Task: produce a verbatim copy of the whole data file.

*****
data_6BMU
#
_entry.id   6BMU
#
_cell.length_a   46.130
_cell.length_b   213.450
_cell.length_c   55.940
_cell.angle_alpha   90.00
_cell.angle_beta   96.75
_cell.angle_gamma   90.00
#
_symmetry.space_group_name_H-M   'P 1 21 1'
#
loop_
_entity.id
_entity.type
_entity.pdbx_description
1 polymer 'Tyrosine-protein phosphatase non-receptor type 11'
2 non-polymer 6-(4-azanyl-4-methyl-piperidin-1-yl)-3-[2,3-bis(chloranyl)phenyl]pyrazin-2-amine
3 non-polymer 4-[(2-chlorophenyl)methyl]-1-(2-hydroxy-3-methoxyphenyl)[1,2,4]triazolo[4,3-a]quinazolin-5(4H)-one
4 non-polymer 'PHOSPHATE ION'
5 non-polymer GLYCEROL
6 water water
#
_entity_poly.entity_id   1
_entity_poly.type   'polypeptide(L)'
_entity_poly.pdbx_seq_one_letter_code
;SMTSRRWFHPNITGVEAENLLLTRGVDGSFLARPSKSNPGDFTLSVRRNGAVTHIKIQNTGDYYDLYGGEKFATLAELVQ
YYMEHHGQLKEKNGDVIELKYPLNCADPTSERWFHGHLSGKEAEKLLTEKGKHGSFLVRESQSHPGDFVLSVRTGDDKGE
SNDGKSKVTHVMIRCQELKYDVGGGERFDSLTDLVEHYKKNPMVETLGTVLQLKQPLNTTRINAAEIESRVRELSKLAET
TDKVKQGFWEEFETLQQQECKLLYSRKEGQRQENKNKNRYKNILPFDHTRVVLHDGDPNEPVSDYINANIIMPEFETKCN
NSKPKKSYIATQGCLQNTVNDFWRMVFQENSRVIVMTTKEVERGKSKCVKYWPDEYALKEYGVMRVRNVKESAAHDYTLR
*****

data_6BMU
#
_entry.id   6BMU
#
_cell.length_a   46.130
_cell.length_b   213.450
_cell.length_c   55.940
_cell.angle_alpha   90.00
_cell.angle_beta   96.75
_cell.angle_gamma   90.00
#
_symmetry.space_group_name_H-M   'P 1 21 1'
#
loop_
_entity.id
_entity.type
_entity.pdbx_description
1 polymer 'Tyrosine-protein phosphatase non-receptor type 11'
2 non-polymer 6-(4-azanyl-4-methyl-piperidin-1-yl)-3-[2,3-bis(chloranyl)phenyl]pyrazin-2-amine
3 non-polymer 4-[(2-chlorophenyl)methyl]-1-(2-hydroxy-3-methoxyphenyl)[1,2,4]triazolo[4,3-a]quinazolin-5(4H)-one
4 non-polymer 'PHOSPHATE ION'
5 non-polymer GLYCEROL
6 water water
#
_entity_poly.entity_id   1
_entity_poly.type   'polypeptide(L)'
_entity_poly.pdbx_seq_one_letter_code
;SMTSRRWFHPNITGVEAENLLLTRGVDGSFLARPSKSNPGDFTLSVRRNGAVTHIKIQNTGDYYDLYGGEKFATLAELVQ
YYMEHHGQLKEKNGDVIELKYPLNCADPTSERWFHGHLSGKEAEKLLTEKGKHGSFLVRESQSHPGDFVLSVRTGDDKGE
SNDGKSKVTHVMIRCQELKYDVGGGERFDSLTDLVEHYKKNPMVETLGTVLQLKQPLNTTRINAAEIESRVRELSKLAET
TDKVKQGFWEEFETLQQQECKLLYSRKEGQRQENKNKNRYKNILPFDHTRVVLHDGDPNEPVSDYINANIIMPEFETKCN
NSKPKKSYIATQGCLQNTVNDFWRMVFQENSRVIVMTTKEVERGKSKCVKYWPDEYALKEYGVMRVRNVKESAAHDYTLR